Footing the Bill for Baby's Celebration
What could be better than spending hours surrounded by loved ones who want to celebrate your impending motherhood by showering you with gifts? Having someone else foot the bill; that's what. You have a lot of expenses coming up in your near future, but paying for your own baby shower isn't one of them. The person or people who host the shower typically pay for everything. All you should have to do is show up with a smile.
Traditionally, the mom-to-be's closest female relatives—her mom and sister(s) and the mom and sister(s) of her partner—were the only family members who couldn't host a baby shower. For many years, that was considered inappropriate, because it could appear as if the family was hosting a shower just to get gifts for themselves.
Instead, other women who were close to the mom were expected to host. Aunts, cousins, coworkers and close friends of either parent-to-be would organize the showers and pay for them. Often, multiple people will team up to organize the event and split the cost.
Happily, the strict etiquette rules pertaining to baby showers are all but ignored today. That means a woman's mom, sister, mother-in-law or sister-in-law can host a shower without hesitation. And while it was once traditional that only women would attend a baby shower, that rule no longer applies either. The baby's father can attend the entire event if he'd like to, and you can ask that other men be invited too.
However, remember that some hosts may still care about traditional etiquette and might be unnerved by the idea of inviting men to the shower. Throwing a shower is a generous gift, so talk to the host about her ideas for the shower and respect her wishes if you can. If she insists on a ladies-only shower but your husband really wants to come, you may have to make a tough decision about whether to disappoint him or graciously decline the host's offer altogether.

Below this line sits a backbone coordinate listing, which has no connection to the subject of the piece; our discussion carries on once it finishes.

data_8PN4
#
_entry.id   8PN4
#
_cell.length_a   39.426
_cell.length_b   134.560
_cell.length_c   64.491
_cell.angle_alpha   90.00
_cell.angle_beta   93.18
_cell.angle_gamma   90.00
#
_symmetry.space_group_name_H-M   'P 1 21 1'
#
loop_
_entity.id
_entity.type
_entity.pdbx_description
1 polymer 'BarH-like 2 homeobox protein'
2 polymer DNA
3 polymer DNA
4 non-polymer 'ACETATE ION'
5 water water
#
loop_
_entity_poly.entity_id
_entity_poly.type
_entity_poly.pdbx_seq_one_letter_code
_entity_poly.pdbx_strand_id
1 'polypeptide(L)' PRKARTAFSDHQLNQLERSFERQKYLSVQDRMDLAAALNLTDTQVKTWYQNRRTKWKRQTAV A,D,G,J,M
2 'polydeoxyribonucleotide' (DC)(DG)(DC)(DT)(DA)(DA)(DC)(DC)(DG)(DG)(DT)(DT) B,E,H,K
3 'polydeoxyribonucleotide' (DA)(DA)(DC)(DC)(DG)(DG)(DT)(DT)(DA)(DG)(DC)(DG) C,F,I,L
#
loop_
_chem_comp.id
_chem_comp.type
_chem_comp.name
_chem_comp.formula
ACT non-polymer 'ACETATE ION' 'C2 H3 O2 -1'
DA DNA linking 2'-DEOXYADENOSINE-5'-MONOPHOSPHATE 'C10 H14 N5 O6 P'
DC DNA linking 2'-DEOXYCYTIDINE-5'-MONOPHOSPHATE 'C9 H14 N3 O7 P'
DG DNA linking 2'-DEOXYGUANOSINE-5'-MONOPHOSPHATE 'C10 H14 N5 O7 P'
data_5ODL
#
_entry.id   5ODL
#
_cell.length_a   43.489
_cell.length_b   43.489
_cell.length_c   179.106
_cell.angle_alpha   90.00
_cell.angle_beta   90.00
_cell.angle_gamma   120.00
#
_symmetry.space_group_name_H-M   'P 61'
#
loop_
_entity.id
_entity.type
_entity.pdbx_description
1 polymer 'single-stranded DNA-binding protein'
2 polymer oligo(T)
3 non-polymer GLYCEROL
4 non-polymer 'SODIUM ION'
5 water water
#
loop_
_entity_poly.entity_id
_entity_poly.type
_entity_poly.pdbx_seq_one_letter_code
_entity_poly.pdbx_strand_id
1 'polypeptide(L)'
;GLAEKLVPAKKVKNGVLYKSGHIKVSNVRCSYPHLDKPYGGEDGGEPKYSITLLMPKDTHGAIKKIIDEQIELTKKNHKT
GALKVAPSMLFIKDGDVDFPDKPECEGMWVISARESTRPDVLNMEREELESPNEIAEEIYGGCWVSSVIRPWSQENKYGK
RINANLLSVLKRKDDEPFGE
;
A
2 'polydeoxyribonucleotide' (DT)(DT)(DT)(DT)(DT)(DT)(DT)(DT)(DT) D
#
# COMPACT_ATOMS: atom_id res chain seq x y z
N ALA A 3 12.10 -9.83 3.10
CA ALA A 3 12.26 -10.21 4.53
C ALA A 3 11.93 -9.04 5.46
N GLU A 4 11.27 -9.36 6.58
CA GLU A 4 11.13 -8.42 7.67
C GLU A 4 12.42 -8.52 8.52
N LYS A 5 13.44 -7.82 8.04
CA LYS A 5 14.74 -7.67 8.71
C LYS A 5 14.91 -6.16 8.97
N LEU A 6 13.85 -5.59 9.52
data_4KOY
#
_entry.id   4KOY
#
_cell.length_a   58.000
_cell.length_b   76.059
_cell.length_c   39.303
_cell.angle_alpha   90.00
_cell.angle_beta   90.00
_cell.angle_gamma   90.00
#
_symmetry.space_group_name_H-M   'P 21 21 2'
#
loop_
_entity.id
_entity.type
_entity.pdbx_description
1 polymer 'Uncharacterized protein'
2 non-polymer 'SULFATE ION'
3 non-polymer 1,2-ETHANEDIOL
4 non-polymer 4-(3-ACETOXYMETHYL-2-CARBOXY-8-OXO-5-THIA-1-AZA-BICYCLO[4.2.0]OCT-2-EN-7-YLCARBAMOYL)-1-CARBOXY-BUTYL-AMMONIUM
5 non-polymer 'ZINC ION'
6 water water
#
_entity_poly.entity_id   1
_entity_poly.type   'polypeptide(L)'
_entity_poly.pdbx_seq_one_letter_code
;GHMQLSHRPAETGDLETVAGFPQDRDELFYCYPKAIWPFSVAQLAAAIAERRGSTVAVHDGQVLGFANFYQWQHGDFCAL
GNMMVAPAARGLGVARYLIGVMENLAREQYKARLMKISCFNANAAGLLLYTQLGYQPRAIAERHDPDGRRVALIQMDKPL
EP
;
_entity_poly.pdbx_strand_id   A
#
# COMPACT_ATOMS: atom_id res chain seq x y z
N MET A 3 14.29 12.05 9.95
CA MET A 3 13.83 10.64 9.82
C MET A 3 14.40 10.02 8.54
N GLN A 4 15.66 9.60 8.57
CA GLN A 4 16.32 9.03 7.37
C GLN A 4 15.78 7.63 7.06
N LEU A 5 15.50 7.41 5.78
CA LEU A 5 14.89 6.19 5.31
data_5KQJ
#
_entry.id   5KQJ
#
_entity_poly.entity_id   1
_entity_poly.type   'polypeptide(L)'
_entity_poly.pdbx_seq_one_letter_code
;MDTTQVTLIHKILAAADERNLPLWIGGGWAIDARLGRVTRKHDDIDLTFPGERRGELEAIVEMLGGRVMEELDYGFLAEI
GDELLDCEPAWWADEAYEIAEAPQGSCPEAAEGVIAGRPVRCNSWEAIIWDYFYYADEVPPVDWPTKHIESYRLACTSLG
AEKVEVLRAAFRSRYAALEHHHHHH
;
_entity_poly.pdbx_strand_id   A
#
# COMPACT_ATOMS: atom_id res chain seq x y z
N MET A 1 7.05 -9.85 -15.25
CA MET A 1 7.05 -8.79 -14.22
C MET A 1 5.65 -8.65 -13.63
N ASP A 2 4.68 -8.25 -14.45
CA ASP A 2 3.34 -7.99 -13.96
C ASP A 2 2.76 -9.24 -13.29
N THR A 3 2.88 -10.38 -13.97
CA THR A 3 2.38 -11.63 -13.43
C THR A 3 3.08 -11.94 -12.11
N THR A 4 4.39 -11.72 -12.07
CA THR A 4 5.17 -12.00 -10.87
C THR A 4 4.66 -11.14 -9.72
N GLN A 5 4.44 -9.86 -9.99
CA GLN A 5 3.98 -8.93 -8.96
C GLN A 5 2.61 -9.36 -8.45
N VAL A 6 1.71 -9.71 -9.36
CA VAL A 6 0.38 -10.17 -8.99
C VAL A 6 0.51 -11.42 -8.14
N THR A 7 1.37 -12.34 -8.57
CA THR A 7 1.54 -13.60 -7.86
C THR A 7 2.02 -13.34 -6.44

Love being the center of attention? Hopefully, you'll get to do it several times in the months leading up to your baby's birth. Many first-time moms have two or more showers, depending on who steps up to host. Some moms also get showers for new babies even if they have older kids.
At minimum, it's normal to have one shower for the mom's family and one for her partner's family. Your coworkers may throw a separate shower. You may invite friends to one of the family showers, or have a separate shower for just your closest pals. And if you have close family in multiple cities, you may have multiple family showers in different places.
But while it's now appropriate for anyone to host your shower, it's always inappropriate to invite the same group of people to multiple showers, since a shower invitation is an implicit request for a gift. However, your mom, mother-in-law, partner and close siblings may want to go to both family showers and even another one hosted by friends. Make sure there are no other crossovers, or at least reach out to those people to stress that they shouldn't feel obligated to give you multiple gifts.
As for the shower itself? The person who's paying for everything gets to make the planning decisions about refreshments and activities, but she should ask for your input about scheduling and the guest list. After all, it's your party.
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Cooking, travel and parenting are three of Kathryn Walsh's passions. She makes chicken nuggets during days nannying, whips up vegetarian feasts at night and road trips on weekends. Her work has appeared to The Syracuse Post-Standard and insider magazine. Walsh received a master's degree in journalism from Syracuse University.